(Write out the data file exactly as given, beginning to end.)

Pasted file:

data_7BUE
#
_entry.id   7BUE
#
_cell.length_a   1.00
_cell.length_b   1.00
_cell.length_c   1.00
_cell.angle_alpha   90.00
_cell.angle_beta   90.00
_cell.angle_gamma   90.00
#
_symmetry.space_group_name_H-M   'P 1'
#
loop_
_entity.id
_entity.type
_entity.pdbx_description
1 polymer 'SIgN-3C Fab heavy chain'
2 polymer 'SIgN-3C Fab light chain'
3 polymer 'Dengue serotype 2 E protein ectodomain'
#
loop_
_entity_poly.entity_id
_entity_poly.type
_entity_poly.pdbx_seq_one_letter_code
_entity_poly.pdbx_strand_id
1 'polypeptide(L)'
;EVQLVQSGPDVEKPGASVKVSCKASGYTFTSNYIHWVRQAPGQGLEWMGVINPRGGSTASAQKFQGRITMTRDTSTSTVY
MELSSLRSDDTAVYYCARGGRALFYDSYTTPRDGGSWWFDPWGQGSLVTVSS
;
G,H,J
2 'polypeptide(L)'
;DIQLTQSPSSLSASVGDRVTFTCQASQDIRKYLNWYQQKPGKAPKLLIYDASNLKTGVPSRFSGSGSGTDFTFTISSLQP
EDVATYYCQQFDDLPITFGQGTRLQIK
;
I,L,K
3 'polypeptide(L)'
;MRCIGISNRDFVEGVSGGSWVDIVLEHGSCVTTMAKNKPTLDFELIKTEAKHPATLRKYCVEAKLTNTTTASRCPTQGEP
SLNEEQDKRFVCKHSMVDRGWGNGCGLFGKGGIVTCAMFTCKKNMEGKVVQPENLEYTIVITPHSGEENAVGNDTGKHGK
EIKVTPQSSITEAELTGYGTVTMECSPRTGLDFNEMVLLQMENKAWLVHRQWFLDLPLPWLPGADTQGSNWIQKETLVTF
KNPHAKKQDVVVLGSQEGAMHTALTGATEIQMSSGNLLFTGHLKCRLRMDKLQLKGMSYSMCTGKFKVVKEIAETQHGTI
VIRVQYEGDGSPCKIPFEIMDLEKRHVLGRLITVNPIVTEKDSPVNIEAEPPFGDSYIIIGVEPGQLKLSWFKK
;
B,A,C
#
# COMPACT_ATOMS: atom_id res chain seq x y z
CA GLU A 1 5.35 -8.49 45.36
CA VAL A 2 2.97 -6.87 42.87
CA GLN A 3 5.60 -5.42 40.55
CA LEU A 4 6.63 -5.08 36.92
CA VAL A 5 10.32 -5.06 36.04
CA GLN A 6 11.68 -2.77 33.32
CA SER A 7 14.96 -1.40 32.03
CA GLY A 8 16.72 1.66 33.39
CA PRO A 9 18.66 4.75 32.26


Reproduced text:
data_7BUE
#
_entry.id   7BUE
#
_cell.length_a   1.00
_cell.length_b   1.00
_cell.length_c   1.00
_cell.angle_alpha   90.00
_cell.angle_beta   90.00
_cell.angle_gamma   90.00
#
_symmetry.space_group_name_H-M   'P 1'
#
loop_
_entity.id
_entity.type
_entity.pdbx_description
1 polymer 'SIgN-3C Fab heavy chain'
2 polymer 'SIgN-3C Fab light chain'
3 polymer 'Dengue serotype 2 E protein ectodomain'
#
loop_
_entity_poly.entity_id
_entity_poly.type
_entity_poly.pdbx_seq_one_letter_code
_entity_poly.pdbx_strand_id
1 'polypeptide(L)'
;EVQLVQSGPDVEKPGASVKVSCKASGYTFTSNYIHWVRQAPGQGLEWMGVINPRGGSTASAQKFQGRITMTRDTSTSTVY
MELSSLRSDDTAVYYCARGGRALFYDSYTTPRDGGSWWFDPWGQGSLVTVSS
;
G,H,J
2 'polypeptide(L)'
;DIQLTQSPSSLSASVGDRVTFTCQASQDIRKYLNWYQQKPGKAPKLLIYDASNLKTGVPSRFSGSGSGTDFTFTISSLQP
EDVATYYCQQFDDLPITFGQGTRLQIK
;
I,L,K
3 'polypeptide(L)'
;MRCIGISNRDFVEGVSGGSWVDIVLEHGSCVTTMAKNKPTLDFELIKTEAKHPATLRKYCVEAKLTNTTTASRCPTQGEP
SLNEEQDKRFVCKHSMVDRGWGNGCGLFGKGGIVTCAMFTCKKNMEGKVVQPENLEYTIVITPHSGEENAVGNDTGKHGK
EIKVTPQSSITEAELTGYGTVTMECSPRTGLDFNEMVLLQMENKAWLVHRQWFLDLPLPWLPGADTQGSNWIQKETLVTF
KNPHAKKQDVVVLGSQEGAMHTALTGATEIQMSSGNLLFTGHLKCRLRMDKLQLKGMSYSMCTGKFKVVKEIAETQHGTI
VIRVQYEGDGSPCKIPFEIMDLEKRHVLGRLITVNPIVTEKDSPVNIEAEPPFGDSYIIIGVEPGQLKLSWFKK
;
B,A,C
#
# COMPACT_ATOMS: atom_id res chain seq x y z
CA GLU A 1 5.35 -8.49 45.36
CA VAL A 2 2.97 -6.87 42.87
CA GLN A 3 5.60 -5.42 40.55
CA LEU A 4 6.63 -5.08 36.92
CA VAL A 5 10.32 -5.06 36.04
CA GLN A 6 11.68 -2.77 33.32
CA SER A 7 14.96 -1.40 32.03
CA GLY A 8 16.72 1.66 33.39
CA PRO A 9 18.66 4.75 32.26